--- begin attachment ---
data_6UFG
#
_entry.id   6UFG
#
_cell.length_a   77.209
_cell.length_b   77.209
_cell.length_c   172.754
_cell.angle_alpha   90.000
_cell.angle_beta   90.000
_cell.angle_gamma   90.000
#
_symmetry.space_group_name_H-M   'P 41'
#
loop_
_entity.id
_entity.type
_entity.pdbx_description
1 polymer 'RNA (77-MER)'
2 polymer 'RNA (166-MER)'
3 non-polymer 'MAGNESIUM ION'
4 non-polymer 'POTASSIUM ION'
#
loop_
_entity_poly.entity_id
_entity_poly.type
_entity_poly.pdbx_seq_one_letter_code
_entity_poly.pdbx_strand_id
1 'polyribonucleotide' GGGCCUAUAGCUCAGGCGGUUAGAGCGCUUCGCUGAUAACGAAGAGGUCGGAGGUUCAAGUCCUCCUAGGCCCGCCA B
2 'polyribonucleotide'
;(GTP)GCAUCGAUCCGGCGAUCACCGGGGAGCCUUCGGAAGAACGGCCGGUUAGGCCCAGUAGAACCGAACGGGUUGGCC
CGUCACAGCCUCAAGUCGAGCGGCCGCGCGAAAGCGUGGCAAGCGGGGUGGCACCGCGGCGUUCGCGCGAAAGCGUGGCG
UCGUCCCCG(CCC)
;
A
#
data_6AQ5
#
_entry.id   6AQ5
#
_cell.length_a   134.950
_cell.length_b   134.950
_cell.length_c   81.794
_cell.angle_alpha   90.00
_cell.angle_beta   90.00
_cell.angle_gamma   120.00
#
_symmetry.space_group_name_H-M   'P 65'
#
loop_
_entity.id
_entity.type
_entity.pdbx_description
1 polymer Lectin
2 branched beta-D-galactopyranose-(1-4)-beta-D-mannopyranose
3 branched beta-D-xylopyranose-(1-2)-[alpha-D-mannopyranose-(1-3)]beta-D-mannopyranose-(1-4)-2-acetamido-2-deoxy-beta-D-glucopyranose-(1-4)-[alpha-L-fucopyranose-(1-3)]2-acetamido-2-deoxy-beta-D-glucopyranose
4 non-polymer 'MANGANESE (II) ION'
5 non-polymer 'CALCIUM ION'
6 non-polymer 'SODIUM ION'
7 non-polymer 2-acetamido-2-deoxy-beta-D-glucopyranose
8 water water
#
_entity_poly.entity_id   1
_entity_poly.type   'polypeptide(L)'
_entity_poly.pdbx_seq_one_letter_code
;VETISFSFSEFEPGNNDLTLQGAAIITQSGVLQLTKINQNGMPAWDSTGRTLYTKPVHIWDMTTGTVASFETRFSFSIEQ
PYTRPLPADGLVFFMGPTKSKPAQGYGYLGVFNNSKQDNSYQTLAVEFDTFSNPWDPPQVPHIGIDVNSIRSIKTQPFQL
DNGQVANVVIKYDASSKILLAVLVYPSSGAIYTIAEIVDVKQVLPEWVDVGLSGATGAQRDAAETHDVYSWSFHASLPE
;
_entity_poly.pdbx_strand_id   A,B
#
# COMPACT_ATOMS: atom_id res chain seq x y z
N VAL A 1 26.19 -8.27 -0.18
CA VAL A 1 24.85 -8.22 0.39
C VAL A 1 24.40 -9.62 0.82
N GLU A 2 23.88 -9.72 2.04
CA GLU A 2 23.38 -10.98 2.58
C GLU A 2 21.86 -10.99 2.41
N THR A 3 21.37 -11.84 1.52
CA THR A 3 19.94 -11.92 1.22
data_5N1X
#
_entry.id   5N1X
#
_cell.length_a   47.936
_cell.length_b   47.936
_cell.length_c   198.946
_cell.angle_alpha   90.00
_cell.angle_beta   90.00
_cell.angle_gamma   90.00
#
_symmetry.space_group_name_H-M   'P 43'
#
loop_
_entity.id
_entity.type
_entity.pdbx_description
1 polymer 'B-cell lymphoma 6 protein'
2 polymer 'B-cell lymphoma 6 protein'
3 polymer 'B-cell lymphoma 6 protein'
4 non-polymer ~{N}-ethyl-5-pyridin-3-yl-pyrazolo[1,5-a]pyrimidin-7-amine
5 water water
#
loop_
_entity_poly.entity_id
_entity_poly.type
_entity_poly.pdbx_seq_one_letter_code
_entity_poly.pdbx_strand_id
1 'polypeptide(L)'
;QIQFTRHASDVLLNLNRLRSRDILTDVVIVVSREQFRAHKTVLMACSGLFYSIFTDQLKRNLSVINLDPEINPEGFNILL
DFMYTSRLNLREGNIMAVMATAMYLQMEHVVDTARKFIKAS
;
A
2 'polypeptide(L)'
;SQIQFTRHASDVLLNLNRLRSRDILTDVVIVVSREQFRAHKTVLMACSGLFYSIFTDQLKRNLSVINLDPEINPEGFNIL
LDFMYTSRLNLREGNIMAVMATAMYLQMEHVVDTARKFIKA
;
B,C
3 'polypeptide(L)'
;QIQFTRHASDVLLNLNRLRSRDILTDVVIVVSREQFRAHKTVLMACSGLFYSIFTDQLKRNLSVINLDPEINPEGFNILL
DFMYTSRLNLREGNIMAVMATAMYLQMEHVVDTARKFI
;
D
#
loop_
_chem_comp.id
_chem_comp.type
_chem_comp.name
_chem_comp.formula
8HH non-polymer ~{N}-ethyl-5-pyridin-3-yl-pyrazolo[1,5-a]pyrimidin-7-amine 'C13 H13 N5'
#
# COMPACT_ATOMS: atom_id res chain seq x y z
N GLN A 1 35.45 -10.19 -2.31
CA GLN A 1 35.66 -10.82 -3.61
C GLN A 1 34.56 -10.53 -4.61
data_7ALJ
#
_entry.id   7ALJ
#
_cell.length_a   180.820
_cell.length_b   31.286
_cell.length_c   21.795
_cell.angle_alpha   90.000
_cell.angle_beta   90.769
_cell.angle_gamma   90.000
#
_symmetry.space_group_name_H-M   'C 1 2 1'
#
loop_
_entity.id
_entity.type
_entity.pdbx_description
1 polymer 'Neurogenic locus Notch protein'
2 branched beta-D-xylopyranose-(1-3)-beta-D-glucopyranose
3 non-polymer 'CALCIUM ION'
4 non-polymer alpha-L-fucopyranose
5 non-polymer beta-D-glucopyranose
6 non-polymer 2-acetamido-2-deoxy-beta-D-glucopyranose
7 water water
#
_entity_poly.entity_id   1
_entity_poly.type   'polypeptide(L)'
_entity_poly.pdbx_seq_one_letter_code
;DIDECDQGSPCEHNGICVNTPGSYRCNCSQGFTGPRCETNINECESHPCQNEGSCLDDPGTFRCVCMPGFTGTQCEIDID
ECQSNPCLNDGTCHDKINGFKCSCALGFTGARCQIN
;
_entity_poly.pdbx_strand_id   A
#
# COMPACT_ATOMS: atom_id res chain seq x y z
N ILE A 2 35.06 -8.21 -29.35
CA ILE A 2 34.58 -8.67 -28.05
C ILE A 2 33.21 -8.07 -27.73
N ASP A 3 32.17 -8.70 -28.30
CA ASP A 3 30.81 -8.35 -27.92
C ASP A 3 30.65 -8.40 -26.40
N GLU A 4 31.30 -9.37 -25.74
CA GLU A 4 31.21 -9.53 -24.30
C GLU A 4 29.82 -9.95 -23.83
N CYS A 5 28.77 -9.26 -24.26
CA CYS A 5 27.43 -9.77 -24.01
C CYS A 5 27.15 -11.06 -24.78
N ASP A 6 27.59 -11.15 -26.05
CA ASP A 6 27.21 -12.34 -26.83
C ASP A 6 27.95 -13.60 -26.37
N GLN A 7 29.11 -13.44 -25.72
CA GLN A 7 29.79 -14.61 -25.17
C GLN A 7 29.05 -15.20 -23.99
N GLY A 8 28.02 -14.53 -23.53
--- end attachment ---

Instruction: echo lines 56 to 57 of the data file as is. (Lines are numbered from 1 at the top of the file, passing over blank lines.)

4 non-polymer 'MANGANESE (II) ION'
5 non-polymer 'CALCIUM ION'